"Gore served up several juicy targets -- that standing-room-only classroom in Florida, Winifred Skinner's picking up cans to buy medicine, his being in Texas during the floods with James Lee Witt. Bush's truth squad quickly put the word out that Gore had not gone with Witt but with FEMA's regional director (although he had gone on 17 other Witt trips to disaster areas). In fact, Kaylie Ellis isn't still standing at Sarasota High School, but her lab built for 24 is squeezing in 36, and other students are still deskless. Kids at that other school Gore mentioned are eating lunch at 10 a.m., not 9:30. And when a well-off son appeared to cast doubt on Winnie's need to recycle aluminum, she reiterated her desire not to take charity from anyone. In my warped view, Gore fell within the margin of political error by scoring 95% for anecdotal accuracy, although I don't want to suggest for a second that his overall affect, especially the sighing, didn't make me want to shake him....For Gore, there's zero tolerance for anything but the literal truth. Reagan, the President who told the tallest of tales, won his debate by employing the famous line ‘There you go again’ against Jimmy Carter, who told the fewest tales. Reagan claimed he took pictures of Nazi death camps and was happy like other vets after the war to be able to finally ‘rest up, make love to my wife...,’ though he never left the country....In the end, Gore's fibs, which have to do with his life, should matter less to voters than Bush's fibs, which have to do with our lives."


In his back-page editorial, U.S. News owner Mortimer Zuckerman feared a massive taxpayer revolt if Bush ever attempted to make his tax cut plan a reality. Citing what he calls "massive voter unease" with tax cuts. He echoed Gore’s soak the rich philosophy and paints tax cuts as fiscally irresponsible while praising Gore’s new "populist" pitch:

"It may sound like shopworn rhetoric from the 1930s, but Bush has achieved the dubious distinction of boosting Gore's populist rhetoric through his tax cuts that lopsidedly favor the rich. No fewer than 10 times in the presidential debate last week, Gore charged that Bush's cuts would give the wealthiest 1 percent a tax break that exceeds all the new money that Bush proposes investing in education, health care, prescription drugs, and national defense combined.

In an entirely self-loathing stretch, Mort explained: "It's not hard for a populist to win votes by attacking a program that puts an extra $1,000 a week in the pockets of the people who earn more than $1 million a year. After all, for going on two decades now, it's those same folks who have been doing so much better than ordinary Americans. Those in the top 5 percent have earned 78 percent more, in inflation-adjusted terms, than they did 20 years ago. That's almost 61/2 times the growth of those with median income. Bush's proposed cuts, in other words, give Gore a priceless opportunity to frame the tax issue as one of the rich versus the working and middle classes.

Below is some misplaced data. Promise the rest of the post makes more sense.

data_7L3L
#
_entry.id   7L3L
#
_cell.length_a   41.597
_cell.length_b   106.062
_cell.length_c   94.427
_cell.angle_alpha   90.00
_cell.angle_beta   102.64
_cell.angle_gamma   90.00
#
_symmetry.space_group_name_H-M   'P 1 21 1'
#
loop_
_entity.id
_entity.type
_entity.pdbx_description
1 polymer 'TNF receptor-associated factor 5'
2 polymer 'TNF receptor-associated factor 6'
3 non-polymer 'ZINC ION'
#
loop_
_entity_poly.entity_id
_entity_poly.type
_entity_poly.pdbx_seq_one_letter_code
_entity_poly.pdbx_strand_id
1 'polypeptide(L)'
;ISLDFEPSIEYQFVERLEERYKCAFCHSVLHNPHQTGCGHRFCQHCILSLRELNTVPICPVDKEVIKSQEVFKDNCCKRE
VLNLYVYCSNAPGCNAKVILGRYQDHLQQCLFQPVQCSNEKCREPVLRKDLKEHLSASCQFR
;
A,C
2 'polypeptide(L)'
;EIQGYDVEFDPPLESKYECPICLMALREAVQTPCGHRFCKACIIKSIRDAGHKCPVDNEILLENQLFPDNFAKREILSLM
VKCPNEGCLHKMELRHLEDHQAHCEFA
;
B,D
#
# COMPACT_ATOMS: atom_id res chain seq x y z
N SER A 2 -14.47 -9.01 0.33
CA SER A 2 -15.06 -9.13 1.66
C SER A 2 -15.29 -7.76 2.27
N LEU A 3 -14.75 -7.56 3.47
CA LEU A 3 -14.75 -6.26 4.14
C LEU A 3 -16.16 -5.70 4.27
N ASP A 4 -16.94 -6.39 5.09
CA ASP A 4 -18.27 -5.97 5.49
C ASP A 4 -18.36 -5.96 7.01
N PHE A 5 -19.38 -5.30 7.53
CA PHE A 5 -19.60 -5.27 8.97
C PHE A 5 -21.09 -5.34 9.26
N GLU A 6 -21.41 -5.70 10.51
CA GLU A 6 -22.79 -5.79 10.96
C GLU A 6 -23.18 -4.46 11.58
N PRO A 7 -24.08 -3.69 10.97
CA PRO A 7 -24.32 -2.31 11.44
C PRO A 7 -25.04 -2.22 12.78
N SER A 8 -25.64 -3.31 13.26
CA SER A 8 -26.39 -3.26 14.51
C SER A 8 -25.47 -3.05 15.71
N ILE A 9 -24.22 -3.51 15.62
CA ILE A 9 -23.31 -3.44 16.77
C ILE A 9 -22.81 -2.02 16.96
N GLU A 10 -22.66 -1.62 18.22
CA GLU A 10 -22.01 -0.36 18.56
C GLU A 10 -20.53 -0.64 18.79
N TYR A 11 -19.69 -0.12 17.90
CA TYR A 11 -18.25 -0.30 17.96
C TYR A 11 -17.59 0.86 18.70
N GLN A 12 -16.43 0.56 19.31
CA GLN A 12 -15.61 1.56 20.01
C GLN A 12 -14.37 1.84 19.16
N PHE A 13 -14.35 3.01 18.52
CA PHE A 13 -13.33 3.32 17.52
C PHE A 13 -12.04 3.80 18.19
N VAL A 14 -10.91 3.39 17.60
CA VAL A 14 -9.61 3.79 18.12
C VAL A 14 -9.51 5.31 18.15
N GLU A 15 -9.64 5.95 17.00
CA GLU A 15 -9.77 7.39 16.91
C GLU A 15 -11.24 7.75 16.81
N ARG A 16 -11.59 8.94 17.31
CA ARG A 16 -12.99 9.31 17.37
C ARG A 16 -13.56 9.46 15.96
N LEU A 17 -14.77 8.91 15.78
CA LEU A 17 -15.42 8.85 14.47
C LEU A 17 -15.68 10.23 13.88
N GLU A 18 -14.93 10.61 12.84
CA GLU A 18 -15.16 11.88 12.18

Zuckerman loved how somebody’s polls found a rejection of tax cuts: "Americans may or may not respond to the politics of envy, but they surely reject the politics of risk. By almost 2 to 1, polls indicate that a majority of voters want the government to work within realistic financial limits to pay off the national debt and secure Social Security and Medicare before cutting taxes or increasing spending. By at least a 3-to-1 majority, they favor fiscal discipline over a tax cut. A big tax cut like that proposed by Bush would very likely cause massive voter unease, raising questions about our ability to sustain the promise of Social Security for millions of older Americans."


Finally, according to this week’s Washington Whispers in U.S. News, Bill Clinton has some "class" after all when it comes to his family life. "Say what you want, but President Clinton still has some class. To celebrate his silver wedding anniversary, the prez this week plans to squire first lady and New York Senate candidate Hillary Rodham Clinton to the Big Apple's hottest spot: Le Cirque, the eatery Zagat calls ‘elegantly trippy.’ Dinner will follow Mrs. Clinton's attendance at music producer Denise Rich’s fete for former Red Mikhail Gorbachev."

Certainly a lot more classy than intern Olympics in the Oval Office.

– Paul Smith




Home | News Division | Bozell Columns | CyberAlerts 
Media Reality Check | Notable Quotables | Contact the MRC | Subscribe

Founded in 1987, the MRC is a 501(c) (3) non-profit research and education foundation
 that does not support or oppose any political party or candidate for office.

Privacy Statement

Media Research Center
325 S. Patrick Street
Alexandria, VA 22314